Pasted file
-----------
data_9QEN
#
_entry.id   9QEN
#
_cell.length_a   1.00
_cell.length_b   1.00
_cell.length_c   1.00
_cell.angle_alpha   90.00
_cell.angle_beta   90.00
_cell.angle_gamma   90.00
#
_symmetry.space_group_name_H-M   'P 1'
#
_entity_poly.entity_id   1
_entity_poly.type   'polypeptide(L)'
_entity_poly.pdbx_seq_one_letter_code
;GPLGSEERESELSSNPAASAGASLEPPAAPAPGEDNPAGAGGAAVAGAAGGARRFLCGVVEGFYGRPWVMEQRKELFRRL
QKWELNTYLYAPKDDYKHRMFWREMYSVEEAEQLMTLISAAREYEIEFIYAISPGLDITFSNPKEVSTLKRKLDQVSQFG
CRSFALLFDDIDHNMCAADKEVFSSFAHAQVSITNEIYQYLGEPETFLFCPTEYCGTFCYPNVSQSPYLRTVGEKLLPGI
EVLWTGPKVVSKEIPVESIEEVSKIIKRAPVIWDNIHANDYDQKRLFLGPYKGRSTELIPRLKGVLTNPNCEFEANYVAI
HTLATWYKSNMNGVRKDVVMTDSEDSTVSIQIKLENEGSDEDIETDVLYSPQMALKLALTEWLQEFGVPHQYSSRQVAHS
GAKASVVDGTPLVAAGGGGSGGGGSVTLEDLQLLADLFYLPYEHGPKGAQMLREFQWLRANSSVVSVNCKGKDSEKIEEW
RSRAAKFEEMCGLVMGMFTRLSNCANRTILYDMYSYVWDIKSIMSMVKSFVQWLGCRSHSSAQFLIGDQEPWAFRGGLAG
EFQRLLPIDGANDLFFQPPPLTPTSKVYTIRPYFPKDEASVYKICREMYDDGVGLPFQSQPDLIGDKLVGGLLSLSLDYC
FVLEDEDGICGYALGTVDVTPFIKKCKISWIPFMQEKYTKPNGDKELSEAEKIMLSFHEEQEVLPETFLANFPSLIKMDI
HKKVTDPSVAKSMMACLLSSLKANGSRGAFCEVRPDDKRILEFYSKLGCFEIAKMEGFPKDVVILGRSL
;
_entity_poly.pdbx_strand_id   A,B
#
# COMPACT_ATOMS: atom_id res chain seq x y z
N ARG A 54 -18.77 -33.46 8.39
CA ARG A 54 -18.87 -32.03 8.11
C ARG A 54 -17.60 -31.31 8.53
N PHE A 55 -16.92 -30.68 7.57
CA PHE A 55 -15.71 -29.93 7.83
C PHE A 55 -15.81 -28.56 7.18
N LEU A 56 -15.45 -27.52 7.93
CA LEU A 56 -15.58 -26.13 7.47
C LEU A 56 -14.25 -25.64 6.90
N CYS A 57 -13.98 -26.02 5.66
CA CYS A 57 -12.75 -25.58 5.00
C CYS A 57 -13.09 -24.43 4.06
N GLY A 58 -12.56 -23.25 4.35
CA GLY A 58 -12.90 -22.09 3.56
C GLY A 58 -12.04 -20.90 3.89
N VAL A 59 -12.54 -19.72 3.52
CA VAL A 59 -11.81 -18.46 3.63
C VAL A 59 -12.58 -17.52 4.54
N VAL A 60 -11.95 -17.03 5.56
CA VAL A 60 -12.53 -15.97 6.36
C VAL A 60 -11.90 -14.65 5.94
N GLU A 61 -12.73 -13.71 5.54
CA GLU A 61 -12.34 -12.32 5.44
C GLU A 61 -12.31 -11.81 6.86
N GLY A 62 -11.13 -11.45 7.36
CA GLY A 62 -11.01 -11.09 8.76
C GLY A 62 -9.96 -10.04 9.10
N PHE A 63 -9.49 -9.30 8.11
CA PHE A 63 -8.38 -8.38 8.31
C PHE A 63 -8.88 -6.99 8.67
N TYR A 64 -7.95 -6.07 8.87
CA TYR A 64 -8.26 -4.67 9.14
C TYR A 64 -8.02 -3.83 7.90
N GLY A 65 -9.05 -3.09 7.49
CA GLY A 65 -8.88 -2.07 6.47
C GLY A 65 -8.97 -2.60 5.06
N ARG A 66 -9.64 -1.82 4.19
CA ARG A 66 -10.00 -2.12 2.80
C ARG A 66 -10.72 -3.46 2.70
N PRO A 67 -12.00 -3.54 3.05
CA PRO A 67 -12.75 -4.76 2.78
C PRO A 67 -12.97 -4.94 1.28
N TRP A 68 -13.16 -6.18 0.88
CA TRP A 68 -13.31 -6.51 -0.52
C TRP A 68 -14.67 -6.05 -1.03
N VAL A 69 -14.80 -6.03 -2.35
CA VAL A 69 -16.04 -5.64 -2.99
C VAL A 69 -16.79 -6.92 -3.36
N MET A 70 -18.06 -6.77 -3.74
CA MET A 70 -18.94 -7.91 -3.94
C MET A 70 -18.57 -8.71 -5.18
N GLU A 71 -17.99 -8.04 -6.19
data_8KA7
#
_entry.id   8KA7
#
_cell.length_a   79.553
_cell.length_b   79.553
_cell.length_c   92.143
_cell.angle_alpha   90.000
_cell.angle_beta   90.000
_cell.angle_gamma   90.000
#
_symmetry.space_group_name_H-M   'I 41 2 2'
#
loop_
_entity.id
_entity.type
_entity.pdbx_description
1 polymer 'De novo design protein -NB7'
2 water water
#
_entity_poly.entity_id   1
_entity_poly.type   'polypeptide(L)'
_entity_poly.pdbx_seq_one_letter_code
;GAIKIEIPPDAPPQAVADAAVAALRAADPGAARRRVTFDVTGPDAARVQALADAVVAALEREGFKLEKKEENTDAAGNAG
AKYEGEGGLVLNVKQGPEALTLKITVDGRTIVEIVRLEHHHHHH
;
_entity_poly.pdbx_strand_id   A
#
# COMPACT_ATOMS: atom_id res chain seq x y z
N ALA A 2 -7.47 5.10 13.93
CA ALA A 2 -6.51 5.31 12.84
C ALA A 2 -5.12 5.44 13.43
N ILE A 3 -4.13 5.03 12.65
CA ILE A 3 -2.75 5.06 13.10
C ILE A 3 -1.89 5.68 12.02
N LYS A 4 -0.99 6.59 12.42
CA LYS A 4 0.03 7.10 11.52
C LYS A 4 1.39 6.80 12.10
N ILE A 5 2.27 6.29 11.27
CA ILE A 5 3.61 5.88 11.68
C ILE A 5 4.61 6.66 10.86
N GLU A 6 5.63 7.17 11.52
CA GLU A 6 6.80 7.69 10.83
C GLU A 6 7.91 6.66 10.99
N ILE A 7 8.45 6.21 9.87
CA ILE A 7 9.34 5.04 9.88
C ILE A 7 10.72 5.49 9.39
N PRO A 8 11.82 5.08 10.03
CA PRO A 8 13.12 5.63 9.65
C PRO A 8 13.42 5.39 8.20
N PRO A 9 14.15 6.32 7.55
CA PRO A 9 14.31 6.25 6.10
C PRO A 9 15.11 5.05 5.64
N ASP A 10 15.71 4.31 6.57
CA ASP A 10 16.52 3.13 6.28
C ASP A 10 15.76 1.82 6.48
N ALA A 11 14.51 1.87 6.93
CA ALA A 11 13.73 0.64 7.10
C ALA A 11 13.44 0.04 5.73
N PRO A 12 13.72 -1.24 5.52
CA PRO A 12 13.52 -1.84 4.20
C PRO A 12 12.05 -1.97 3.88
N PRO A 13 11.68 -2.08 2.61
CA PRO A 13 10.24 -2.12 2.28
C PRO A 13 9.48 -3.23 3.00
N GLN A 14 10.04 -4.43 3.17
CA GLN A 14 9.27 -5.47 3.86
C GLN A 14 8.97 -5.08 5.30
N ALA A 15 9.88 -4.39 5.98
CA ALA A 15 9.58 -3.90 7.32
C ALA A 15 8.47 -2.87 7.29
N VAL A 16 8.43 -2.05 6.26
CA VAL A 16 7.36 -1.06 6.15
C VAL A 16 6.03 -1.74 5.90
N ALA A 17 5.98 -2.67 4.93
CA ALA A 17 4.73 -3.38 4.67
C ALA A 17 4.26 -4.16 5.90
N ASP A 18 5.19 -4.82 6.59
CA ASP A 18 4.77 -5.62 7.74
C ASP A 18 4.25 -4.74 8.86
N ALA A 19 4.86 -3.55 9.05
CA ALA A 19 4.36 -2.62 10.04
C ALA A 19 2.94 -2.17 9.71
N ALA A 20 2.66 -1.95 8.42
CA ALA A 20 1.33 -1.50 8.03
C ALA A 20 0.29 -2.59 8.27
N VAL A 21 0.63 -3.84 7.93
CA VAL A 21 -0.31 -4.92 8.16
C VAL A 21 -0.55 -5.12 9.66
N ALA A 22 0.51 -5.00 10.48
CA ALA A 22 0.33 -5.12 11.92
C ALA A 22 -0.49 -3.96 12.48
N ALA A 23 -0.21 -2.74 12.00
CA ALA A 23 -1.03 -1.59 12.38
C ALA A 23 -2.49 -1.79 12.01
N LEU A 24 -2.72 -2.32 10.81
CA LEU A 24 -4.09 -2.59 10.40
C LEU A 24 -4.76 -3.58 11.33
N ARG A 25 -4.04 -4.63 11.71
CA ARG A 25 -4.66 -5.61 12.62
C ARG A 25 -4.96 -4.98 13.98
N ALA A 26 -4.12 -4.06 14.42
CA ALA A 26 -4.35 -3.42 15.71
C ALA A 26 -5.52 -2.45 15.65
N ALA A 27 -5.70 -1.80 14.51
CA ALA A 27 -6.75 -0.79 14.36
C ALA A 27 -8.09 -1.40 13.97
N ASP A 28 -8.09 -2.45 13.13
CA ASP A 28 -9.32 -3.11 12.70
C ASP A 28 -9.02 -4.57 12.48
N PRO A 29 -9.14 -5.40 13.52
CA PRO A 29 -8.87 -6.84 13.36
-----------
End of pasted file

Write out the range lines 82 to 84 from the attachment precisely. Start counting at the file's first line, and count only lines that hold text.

N GLU A 71 -17.99 -8.04 -6.19
data_8KA7
#